Feb 05Little Hats, Big Hearts
When Gloria Webster joined a crocheting class taught by Gail Rogers last year, she could neither crochet nor knit. But after the class ended, the two ladies were having so much fun they found themselves crocheting for four to five hours a day—and didn’t want to stop!
“There’s only so many hats you and your family can wear,” says Webster, “which is when I got the idea to donate them to newborns.” The idea was received with excitement by a team of residents at White Rock Village in El Dorado Hills, an affordable housing community operated by Mercy Housing and where Webster and Rogers are residents. Word soon spread around the community, and the two-person group grew to a team of six. To speed up the process, Rogers suggested that everyone learn how to knit the hats with some of her looms.
Meanwhile Eddie Zacapa, resident services coordinator at White Rock, provided a room in which the group could meet and helped Webster reach out to Deena Purdy at Marshall Medical’s Birth Center to present their idea. The group’s first delivery of 71 caps happened in October, followed by a second delivery in December of 73 Christmas-themed caps.
“The really exciting thing about it is they don’t all look the same,” Webster says. “Everyone makes [their hats] a little bit different, and each one is unique.” And the new parents seem to agree. “They really love the personal touch of receiving a one-of-a-kind, handcrafted hat,” says Purdy. “The parents are always very thankful and express how cute the hats look on their newborns. It’s obvious that the ladies enjoy creating these gifts. You can see the love crafted into each one.”
But the group doesn’t stop at babies. Webster alone was knitting around two or three hats a day; at that pace, they realized they had the potential to donate more hats elsewhere, which was when Rogers decided to knit for chemotherapy patients at Marshall’s Cancer Resource Center in Cameron Park. The group’s hats are now available in the wig room at the facility. “Some people don’t like to wear wigs, so now they can take a hat instead. We’re also talking about providing blankets this year, as chemo patients get really cold during treatment,” Webster says.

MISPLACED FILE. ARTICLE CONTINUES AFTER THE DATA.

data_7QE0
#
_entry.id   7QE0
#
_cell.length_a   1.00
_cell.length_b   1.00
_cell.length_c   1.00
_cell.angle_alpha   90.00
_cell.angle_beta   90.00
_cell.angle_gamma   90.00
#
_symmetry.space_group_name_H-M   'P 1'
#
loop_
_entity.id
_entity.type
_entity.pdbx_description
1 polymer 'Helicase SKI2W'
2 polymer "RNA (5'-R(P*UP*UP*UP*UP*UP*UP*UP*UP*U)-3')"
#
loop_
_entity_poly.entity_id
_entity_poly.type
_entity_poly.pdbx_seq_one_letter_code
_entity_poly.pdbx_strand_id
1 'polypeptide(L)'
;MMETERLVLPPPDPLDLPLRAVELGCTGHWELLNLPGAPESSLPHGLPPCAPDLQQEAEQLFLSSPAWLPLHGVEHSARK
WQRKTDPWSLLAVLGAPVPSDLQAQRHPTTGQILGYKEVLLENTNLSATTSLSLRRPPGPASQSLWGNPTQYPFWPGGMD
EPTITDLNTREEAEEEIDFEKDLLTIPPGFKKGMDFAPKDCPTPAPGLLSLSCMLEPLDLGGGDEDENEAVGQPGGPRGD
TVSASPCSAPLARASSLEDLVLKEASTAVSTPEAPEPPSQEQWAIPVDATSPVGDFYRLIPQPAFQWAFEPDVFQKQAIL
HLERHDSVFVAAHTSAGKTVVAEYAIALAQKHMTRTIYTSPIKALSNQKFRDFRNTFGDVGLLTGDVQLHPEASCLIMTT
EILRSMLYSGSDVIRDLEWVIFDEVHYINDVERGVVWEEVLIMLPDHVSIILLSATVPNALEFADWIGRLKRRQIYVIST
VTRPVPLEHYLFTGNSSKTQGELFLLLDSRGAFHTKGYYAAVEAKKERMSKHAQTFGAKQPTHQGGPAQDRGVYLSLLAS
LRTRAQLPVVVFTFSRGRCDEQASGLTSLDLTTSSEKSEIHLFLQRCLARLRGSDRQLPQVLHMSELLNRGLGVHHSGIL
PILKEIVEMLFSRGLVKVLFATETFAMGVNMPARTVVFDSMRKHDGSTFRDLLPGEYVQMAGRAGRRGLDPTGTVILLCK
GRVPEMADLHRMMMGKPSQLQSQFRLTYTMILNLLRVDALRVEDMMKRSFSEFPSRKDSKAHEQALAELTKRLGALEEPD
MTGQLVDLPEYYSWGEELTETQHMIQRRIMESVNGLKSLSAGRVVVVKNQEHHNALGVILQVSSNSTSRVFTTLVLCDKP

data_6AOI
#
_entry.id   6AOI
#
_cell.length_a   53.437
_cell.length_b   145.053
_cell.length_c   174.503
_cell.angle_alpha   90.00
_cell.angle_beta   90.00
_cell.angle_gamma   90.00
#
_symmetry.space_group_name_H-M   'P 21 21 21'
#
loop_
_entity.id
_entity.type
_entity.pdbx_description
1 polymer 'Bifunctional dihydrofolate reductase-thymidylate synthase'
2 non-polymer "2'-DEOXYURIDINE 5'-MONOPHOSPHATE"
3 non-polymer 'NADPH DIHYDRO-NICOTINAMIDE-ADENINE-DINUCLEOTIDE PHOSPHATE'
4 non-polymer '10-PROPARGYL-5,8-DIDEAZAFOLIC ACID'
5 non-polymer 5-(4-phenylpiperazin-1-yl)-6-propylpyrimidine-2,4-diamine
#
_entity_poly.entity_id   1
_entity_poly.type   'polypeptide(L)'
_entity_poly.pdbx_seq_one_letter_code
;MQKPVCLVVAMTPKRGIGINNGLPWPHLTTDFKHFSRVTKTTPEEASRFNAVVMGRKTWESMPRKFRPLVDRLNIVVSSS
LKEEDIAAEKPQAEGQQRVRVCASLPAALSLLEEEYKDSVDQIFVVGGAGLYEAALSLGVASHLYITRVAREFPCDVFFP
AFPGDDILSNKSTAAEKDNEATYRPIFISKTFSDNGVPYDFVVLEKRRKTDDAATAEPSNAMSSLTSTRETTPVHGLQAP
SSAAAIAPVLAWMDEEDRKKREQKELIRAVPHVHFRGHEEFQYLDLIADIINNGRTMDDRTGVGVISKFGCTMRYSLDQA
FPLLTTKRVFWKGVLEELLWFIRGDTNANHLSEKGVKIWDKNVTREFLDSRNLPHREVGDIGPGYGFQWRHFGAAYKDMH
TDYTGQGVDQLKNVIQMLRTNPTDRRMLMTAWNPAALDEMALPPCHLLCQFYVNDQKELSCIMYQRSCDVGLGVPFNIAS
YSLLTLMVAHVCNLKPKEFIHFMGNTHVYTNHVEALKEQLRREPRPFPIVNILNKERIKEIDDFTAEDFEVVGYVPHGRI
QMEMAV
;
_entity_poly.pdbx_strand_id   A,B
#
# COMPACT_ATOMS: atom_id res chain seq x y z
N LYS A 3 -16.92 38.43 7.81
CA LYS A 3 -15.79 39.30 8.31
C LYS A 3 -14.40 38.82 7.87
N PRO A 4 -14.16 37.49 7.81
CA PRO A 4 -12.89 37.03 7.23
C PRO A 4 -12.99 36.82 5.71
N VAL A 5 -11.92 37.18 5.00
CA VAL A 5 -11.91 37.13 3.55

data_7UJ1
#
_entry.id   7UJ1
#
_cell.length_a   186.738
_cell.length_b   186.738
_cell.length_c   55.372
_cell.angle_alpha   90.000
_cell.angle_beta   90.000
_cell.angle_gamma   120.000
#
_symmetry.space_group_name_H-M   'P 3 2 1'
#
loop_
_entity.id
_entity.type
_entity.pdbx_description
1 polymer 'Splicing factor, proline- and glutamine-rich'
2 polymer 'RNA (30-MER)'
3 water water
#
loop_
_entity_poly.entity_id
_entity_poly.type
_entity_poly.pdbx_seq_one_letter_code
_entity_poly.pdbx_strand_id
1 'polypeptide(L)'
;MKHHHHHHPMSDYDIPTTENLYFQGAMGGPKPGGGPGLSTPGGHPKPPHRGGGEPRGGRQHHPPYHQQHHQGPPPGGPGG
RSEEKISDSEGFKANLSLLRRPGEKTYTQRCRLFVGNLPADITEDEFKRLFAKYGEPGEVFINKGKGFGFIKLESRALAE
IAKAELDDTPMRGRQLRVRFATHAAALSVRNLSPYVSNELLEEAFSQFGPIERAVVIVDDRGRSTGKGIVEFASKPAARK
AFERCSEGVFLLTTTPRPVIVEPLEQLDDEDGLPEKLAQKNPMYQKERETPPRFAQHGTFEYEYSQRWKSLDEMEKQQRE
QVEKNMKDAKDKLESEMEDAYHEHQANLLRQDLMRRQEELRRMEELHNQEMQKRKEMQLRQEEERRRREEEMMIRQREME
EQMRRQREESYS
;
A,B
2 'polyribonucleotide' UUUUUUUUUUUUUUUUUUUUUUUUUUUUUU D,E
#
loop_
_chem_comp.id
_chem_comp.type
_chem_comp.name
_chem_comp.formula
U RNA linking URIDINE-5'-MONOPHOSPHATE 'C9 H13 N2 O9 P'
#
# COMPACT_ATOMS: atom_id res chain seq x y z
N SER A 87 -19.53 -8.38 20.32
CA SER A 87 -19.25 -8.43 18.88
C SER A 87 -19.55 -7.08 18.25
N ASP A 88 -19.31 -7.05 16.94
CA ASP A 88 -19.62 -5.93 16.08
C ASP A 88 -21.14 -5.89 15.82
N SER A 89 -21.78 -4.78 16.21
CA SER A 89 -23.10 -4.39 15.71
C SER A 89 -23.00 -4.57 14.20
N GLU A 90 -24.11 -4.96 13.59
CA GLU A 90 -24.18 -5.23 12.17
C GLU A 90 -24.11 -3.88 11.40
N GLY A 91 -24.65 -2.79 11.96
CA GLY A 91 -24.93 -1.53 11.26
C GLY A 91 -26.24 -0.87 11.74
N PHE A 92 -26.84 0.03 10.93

Since September of 2014, the group has delivered a little over 200 hats to newborns and cancer patients. Recently a church in Yuba City donated three large trash cans of yarn, which the group has yet to dig into. With donations like this, supplemented by the knitters’ own purchases of yarn, they hope to add the Birth Center at Mercy Hospital Folsom to their list of recipients. And the concept is catching on. After hearing about the group, knitters in an unaffiliated housing facility in Yuba City set up their own hat-knitting team, and other residents in the El Dorado Hills area are asking to join, too.
The members hope that the group continues to grow so they can continue to spread their unique, handmade hats to other centers in the region.
The group meets on Fridays from 10 a.m. to noon, and Mondays from 11 a.m. to noon; anyone in the area is invited to join. They are also accepting donations of yarn.
To contribute in any way and for more information, call Eddie Zacapa at 916-941-2357.
This article was originally posted by STYLE – El Dorado County Foothills
Read the original here: http://www.styleedc.com/2015/01/30/60834/little-hats-big-hearts
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